Leighton's earliest youthful works, characteristic of his Oxford years and well exemplified by Veris Gratia (Op.9, 1950), were influenced in part by the English tradition as represented by Vaughan Williams, Finzi, Herbert Howells, and Walton. His own more distinctive style, however, emerged and consolidated rapidly between 1950 and 1955, and probably owes as much to the period of study with Petrassi in Italy and familiarity with the work of a wide range of 20th-century European composers. He maintained a lifelong passion for the music of Bach (cf. his award-winning Fantasia Contrappuntistica Op.24, 1956). A few pieces reflect experimentation or flirtation with serialism, although Leighton's works are more generally typified by a strong sense of lyricism, diatonicism, contrapuntal mastery, chromaticism and rhythmic invention.
He composed a wide range of music (over 100 works, 96 with opus numbers, below) for many different configurations of instruments, often for commissions, specific occasions and performers. His output includes church music, chamber, organ and solo piano music, as well as large-scale orchestral works and an opera (Op.77, 1978) based on the life of Columba (libretto by the poet Edwin Morgan). The sacred and liturgical music is widely known and performed regularly across the UK (and extensively recorded, e.g. on Chandos, Hyperion, Naxos, ASV, Priory labels). Leighton did much to keep alive and transform the Victorian tradition of English choral music, purge its piety and drag it into the (late) twentieth century. An enduringly popular early piece is "Lully, Lulla, Thou Little Tiny Child," Op.25b, a setting of the Coventry Carol, while the hymn "Drop, drop, slow tears" (concluding Crucifixus pro nobis, Op.38, 1961) has also appeared in numerous recordings. The boundaries between sacred, choral and secular music, however, are often blurred in Leighton's oeuvre, which makes extensive use of vocals. Hymns and chorales feature prominently in the instrumental music as well. A good example is 'The Shining River', which is at the core of the Fantasy on an American Hymn Tune (Op.70, for clarinet, cello and piano), and also permeates the 2nd Symphony (Op.69, below), juxtaposed with the Last Sermon of John Donne in the finale.
The solo piano music, which ranges from miniatures for younger players to demandingly advanced works, has been recorded by various artists (Eric Parkin, Peter Wallfisch, Margaret Fingerhut, Angela Brownridge, Stephen Hough), as also the works for organ, which include the celebratory Paean (1966), the duet Martyrs (Op.73), the Prelude, Scherzo and Passacaglia (Op.41), Missa de Gloria (Op.82) and an organ concerto with timpani (Op.58, cf. Poulenc), widely credited with injecting new life and vigour into the British organ repertoire of the late 20th century. The works for cello (the lyrical Elegy (Op.5) written while he was a student) appear on various recordings, notably by Raphael Wallfisch; the cello concerto was premiered by Florence Hooton and Sir John Barbirolli in 1956.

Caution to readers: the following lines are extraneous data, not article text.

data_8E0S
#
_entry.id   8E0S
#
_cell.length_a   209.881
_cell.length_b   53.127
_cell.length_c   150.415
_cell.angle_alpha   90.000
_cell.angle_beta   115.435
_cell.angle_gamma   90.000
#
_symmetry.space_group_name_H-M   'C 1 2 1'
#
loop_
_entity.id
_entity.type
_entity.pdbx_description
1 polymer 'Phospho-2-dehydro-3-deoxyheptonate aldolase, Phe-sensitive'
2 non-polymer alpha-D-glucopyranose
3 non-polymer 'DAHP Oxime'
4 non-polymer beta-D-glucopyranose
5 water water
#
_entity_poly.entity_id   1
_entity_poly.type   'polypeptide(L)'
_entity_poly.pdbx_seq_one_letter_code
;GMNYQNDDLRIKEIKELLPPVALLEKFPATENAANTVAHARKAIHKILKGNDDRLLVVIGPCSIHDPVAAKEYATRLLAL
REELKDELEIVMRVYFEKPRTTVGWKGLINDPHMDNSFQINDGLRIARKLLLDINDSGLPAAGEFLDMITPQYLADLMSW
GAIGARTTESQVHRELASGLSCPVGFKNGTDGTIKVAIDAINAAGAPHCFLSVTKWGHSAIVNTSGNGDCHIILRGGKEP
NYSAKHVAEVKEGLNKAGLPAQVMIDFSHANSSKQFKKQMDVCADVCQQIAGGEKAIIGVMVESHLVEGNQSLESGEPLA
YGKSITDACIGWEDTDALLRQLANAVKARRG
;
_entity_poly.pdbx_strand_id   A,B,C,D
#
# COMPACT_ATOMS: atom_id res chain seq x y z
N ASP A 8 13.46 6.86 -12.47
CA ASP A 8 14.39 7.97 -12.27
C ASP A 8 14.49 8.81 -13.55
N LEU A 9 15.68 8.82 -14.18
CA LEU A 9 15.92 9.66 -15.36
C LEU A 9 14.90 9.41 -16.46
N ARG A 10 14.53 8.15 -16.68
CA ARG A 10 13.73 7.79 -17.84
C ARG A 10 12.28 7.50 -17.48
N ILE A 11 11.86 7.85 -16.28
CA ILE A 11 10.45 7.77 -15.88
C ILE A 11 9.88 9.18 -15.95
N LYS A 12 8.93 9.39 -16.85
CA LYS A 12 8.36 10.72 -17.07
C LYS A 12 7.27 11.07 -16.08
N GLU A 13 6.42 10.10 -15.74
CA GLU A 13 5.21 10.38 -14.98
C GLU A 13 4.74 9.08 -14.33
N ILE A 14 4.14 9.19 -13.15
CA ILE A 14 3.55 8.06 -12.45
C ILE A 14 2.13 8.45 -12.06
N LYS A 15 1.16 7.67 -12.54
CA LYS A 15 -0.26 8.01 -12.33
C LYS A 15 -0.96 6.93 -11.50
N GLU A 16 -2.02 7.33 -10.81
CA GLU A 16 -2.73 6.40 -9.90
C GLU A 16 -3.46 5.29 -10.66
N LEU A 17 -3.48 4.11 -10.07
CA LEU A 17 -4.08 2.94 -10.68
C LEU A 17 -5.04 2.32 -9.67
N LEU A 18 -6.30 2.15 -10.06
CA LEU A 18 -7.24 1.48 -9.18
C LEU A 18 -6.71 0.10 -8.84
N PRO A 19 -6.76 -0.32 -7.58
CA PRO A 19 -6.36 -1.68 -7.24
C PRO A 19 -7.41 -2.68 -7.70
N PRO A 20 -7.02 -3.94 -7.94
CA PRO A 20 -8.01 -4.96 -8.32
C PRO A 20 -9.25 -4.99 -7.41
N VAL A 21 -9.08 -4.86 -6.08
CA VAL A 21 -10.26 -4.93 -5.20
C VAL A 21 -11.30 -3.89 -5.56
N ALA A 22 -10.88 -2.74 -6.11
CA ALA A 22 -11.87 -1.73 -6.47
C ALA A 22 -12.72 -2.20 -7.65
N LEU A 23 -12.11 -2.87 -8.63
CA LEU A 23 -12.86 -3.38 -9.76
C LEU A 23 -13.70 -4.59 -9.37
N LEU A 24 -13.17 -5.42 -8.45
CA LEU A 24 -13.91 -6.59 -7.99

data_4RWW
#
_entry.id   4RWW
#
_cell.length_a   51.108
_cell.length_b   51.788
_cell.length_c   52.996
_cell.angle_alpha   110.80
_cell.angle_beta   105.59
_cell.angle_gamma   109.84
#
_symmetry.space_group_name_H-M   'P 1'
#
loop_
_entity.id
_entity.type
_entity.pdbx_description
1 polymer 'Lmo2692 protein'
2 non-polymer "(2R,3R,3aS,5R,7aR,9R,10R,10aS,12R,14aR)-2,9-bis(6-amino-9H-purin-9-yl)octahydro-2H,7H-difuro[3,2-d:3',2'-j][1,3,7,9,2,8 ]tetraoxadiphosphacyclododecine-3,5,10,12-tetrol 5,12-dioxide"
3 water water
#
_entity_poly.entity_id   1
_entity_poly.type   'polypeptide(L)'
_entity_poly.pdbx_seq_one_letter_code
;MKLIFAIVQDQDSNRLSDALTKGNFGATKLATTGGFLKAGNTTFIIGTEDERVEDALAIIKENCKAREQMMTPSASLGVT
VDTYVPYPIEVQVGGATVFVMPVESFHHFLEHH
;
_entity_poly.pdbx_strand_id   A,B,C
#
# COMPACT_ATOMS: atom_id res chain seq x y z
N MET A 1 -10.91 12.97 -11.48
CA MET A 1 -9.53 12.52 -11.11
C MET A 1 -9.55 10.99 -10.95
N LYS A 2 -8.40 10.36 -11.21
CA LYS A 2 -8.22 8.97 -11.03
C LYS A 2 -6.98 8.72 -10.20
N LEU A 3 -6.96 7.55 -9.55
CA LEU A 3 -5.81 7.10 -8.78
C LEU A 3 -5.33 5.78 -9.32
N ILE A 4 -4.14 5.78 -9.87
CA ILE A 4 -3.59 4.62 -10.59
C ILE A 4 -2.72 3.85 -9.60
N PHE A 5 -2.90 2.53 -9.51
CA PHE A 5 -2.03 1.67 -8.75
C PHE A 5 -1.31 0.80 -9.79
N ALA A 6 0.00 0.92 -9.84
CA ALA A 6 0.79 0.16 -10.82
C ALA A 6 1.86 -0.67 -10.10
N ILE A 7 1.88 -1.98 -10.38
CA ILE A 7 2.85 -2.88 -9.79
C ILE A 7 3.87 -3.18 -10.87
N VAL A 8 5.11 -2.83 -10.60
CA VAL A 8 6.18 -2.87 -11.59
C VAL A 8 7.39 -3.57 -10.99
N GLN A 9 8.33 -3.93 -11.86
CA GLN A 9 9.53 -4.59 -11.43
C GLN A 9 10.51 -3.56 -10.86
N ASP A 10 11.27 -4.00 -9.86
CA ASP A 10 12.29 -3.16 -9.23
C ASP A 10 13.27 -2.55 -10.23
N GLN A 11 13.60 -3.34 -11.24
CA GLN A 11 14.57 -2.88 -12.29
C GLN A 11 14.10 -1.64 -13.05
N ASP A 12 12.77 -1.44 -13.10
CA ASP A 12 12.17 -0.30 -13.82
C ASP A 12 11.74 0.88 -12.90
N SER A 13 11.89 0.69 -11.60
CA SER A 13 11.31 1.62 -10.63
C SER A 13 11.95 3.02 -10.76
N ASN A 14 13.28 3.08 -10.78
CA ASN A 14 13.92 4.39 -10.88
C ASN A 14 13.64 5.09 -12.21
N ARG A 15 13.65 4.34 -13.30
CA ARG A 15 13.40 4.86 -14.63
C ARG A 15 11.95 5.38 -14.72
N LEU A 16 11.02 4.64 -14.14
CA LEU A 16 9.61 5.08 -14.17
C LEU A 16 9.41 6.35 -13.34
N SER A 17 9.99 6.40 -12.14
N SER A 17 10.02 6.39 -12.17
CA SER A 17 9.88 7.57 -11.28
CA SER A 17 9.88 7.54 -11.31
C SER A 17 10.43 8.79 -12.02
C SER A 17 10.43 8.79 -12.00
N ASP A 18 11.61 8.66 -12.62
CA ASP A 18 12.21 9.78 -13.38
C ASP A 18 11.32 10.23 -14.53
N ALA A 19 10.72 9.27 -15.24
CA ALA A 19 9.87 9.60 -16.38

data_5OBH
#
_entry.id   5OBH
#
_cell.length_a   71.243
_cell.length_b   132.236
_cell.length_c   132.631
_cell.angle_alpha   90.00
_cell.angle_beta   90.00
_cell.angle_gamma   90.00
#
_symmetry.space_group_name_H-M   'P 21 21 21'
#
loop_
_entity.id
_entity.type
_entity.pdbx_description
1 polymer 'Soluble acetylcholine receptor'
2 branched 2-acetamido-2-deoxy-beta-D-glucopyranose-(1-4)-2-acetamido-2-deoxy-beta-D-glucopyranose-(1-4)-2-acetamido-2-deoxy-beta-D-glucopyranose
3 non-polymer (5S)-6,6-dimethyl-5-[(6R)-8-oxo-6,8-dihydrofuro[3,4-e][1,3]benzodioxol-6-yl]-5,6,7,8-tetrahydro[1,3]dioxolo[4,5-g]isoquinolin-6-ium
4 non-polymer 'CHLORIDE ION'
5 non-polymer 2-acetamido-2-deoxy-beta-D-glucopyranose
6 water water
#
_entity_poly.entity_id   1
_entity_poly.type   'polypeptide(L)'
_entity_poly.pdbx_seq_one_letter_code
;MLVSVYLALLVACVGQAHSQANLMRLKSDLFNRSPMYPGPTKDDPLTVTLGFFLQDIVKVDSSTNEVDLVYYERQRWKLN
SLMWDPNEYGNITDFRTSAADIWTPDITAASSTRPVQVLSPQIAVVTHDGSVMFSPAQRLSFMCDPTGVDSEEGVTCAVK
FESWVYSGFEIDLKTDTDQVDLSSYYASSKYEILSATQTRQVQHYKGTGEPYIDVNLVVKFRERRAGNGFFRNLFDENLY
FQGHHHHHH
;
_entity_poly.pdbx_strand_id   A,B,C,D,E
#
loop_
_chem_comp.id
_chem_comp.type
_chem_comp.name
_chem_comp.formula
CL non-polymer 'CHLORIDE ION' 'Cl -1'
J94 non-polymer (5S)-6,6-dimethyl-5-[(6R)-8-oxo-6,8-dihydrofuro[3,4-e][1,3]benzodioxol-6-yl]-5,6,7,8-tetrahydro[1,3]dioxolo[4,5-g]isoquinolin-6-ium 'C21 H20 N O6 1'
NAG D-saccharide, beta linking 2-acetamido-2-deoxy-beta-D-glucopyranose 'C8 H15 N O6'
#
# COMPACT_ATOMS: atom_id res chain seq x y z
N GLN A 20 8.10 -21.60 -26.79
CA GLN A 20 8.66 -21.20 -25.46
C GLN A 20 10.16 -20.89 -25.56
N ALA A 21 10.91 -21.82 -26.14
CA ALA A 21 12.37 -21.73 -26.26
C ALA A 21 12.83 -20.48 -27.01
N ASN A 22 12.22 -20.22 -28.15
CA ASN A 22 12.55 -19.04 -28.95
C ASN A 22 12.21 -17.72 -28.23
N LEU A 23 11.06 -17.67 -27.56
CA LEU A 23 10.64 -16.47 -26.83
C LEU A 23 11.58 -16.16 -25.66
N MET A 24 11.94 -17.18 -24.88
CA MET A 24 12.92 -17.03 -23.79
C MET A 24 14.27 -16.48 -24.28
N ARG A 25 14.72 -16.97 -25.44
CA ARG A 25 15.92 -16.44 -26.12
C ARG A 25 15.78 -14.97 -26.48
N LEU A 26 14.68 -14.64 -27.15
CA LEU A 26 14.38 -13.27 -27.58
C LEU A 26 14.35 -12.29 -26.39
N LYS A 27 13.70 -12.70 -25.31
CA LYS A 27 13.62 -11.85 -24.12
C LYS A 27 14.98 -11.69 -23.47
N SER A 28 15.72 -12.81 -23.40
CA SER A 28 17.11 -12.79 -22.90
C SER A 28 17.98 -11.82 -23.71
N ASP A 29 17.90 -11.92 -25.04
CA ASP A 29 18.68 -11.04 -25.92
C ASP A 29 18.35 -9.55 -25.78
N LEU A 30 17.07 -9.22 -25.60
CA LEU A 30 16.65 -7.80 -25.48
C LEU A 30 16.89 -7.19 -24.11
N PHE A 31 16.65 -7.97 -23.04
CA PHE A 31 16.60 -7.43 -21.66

Chamber works include the prize-winning Piano Trio (Op.46), three string quartets, piano quintet and quartet, and the Fantasy Octet (Op.87), incorporating themes by Percy Grainger, commissioned for the 1982 Edinburgh Festival Grainger centenary concert. In recent years the larger-scale works have also become better known thanks to new recordings. Amongst these is the second symphony (Sinfonia mistica, Op.69, 1974), a meditation on death in memory of his mother (CHAN10495). Albeit a profoundly spiritual work, this does not lack theatrical flair, including two scherzos, with jazzy touches (taken as menacing by one reviewer), suggesting a composer with a sly sense of humour. The last piano pieces include three major works. They mark the culmination of a lifetime of writing for the instrument: a Sonata for Four Hands (Op.92, 1984/5) with jazzy rhythms and a haunting chorale; a Prelude, Hymn and Toccata (Op.96, 1987) for two pianos, with a central Hymn (Abide with Me, heavily disguised), and final Toccata; and the revelatory Four Romantic Pieces (Op.95, 1986), described by one reviewer as some of the most powerful and imaginative piano music of the late 20th century.
Most of Leighton's works have been recorded and are commercially available on CD, although some notable exceptions remain. Much of his output is published by Novello and Co.
There is also information in the booklets accompanying various Leighton CDs.